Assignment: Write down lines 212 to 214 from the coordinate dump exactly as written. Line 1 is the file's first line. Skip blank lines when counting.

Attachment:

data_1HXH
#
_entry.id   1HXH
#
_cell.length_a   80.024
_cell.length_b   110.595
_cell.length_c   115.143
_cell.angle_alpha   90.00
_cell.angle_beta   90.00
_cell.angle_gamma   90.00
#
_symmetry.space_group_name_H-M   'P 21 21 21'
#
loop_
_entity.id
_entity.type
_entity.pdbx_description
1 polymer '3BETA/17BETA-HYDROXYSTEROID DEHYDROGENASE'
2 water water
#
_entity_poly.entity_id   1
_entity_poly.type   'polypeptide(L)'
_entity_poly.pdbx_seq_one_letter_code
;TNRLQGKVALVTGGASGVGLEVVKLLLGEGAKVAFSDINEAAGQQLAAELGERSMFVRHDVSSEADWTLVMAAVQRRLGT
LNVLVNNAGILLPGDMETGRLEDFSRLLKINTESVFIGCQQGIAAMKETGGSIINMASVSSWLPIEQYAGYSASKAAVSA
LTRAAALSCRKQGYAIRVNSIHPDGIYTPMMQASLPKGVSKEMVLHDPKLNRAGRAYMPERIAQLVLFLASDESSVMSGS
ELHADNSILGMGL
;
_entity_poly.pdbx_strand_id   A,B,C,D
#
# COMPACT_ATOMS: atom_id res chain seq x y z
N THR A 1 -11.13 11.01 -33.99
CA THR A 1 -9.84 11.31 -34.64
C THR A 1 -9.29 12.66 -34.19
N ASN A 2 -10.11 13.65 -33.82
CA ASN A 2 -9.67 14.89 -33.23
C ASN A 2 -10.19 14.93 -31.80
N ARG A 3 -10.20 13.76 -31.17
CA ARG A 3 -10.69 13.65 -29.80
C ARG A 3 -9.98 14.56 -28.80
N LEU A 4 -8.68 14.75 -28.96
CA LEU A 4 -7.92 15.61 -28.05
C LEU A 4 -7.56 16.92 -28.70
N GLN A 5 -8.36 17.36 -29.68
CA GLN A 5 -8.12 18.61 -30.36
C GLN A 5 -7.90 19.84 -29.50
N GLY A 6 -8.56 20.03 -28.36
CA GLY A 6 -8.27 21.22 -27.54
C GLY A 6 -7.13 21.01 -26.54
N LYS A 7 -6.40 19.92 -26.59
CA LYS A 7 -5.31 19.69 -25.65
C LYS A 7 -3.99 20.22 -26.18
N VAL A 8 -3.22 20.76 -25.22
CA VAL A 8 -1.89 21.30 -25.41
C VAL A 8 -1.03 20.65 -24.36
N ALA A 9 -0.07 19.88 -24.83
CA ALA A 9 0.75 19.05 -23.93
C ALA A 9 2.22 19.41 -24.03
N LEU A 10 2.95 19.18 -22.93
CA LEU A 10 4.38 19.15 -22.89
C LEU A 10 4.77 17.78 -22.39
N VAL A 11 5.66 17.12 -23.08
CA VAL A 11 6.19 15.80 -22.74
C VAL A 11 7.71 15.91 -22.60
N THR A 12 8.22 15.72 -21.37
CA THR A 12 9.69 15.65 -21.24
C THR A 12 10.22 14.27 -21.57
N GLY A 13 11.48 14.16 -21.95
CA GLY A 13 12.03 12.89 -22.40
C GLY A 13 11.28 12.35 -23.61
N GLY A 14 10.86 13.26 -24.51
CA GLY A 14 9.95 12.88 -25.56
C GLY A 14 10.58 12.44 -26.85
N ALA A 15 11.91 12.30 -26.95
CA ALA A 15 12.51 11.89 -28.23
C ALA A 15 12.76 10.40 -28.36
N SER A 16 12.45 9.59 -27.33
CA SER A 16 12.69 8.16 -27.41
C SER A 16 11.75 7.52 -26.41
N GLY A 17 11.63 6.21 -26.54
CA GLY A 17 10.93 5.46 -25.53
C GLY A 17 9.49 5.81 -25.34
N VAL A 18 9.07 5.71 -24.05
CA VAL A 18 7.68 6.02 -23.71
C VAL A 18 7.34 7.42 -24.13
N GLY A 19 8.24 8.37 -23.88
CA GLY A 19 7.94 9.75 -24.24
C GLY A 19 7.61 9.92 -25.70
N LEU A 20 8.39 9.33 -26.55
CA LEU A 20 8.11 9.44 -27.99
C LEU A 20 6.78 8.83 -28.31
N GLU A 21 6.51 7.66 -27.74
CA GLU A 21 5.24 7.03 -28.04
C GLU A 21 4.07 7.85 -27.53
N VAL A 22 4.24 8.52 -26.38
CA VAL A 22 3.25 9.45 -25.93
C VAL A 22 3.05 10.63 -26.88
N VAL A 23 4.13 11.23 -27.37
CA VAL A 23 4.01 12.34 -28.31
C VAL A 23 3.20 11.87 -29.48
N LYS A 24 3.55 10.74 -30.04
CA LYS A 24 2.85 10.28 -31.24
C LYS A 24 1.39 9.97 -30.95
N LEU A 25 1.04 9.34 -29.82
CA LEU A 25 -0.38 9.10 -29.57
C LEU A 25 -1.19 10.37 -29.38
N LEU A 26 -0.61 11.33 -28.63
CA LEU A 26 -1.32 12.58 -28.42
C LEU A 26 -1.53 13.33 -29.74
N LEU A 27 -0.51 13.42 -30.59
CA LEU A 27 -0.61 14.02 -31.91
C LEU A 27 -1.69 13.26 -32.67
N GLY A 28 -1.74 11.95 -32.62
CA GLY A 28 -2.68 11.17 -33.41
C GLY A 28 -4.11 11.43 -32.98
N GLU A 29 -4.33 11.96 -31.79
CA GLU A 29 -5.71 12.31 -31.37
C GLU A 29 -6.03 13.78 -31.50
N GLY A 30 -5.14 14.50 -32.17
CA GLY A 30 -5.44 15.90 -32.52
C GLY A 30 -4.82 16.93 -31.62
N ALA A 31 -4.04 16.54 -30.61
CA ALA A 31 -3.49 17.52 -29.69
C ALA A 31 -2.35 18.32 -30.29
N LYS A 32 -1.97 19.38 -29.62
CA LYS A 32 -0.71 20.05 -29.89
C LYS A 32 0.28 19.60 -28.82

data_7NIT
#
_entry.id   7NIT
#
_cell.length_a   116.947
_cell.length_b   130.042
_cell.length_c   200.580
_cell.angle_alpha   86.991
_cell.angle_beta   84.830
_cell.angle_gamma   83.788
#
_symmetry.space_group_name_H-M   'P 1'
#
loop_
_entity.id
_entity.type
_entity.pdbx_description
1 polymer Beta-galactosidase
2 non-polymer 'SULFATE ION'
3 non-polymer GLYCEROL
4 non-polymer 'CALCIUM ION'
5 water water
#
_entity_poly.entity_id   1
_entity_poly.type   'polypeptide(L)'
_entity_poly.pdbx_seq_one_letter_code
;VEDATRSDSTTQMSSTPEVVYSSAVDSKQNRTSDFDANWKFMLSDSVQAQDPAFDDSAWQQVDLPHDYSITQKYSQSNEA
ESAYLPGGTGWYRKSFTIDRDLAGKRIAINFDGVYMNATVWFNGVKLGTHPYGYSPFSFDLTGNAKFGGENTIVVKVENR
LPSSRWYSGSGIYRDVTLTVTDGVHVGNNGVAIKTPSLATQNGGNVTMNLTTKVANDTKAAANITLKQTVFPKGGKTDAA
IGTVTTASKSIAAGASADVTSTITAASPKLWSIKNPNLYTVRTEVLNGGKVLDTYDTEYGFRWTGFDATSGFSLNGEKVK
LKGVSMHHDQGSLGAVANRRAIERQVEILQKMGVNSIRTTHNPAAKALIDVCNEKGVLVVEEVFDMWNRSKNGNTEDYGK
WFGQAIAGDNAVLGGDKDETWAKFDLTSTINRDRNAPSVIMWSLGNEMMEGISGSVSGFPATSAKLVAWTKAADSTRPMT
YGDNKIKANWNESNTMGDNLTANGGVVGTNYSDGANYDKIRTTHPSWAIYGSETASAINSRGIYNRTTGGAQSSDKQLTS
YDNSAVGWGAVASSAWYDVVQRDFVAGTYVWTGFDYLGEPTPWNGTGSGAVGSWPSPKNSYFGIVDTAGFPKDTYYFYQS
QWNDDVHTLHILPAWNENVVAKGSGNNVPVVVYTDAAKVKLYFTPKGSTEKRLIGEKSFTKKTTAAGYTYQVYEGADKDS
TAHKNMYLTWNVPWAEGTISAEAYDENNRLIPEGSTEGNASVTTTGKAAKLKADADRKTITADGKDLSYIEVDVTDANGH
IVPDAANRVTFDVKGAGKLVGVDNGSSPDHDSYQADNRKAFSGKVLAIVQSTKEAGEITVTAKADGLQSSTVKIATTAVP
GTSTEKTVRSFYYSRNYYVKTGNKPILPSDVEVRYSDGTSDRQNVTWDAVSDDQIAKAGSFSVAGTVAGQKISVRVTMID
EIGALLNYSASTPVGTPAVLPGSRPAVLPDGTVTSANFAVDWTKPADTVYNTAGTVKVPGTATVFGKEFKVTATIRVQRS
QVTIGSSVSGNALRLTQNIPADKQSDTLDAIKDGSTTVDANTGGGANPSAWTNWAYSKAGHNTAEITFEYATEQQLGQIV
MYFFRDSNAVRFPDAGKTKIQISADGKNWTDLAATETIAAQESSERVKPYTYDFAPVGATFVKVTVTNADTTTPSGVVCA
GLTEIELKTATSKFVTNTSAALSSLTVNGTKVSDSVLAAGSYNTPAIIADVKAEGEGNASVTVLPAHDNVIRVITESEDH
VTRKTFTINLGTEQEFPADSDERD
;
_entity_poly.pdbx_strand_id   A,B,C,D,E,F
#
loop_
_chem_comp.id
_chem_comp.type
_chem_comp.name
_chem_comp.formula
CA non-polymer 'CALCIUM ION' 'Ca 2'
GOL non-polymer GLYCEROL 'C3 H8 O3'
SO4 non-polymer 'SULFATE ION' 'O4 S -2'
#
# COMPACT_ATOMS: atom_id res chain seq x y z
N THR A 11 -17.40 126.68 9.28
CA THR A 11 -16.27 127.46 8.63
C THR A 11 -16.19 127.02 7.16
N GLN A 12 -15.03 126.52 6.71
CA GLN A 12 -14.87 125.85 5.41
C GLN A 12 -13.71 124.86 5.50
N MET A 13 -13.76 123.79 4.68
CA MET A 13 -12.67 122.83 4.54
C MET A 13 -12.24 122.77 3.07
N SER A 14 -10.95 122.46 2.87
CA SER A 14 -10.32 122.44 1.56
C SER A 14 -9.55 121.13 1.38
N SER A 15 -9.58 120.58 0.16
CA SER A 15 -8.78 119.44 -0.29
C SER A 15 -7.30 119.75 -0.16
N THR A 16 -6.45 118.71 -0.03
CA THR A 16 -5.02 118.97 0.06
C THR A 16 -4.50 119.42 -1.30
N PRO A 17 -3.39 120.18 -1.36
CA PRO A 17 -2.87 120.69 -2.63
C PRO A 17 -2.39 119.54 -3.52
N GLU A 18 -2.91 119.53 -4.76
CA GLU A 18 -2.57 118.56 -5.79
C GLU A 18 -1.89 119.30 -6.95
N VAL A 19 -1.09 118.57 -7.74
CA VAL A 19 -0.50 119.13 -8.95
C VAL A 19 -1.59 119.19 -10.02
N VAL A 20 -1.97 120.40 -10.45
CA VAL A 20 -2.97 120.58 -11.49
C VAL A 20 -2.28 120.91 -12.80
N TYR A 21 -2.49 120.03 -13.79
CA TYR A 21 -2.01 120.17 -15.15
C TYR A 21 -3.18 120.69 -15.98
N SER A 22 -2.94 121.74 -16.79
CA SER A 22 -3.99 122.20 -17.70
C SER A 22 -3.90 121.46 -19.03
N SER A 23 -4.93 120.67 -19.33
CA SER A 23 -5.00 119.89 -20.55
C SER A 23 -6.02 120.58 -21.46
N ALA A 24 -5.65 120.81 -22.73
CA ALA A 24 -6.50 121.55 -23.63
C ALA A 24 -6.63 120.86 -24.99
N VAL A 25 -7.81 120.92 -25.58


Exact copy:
CA VAL A 20 -2.97 120.58 -11.49
C VAL A 20 -2.28 120.91 -12.80
N TYR A 21 -2.49 120.03 -13.79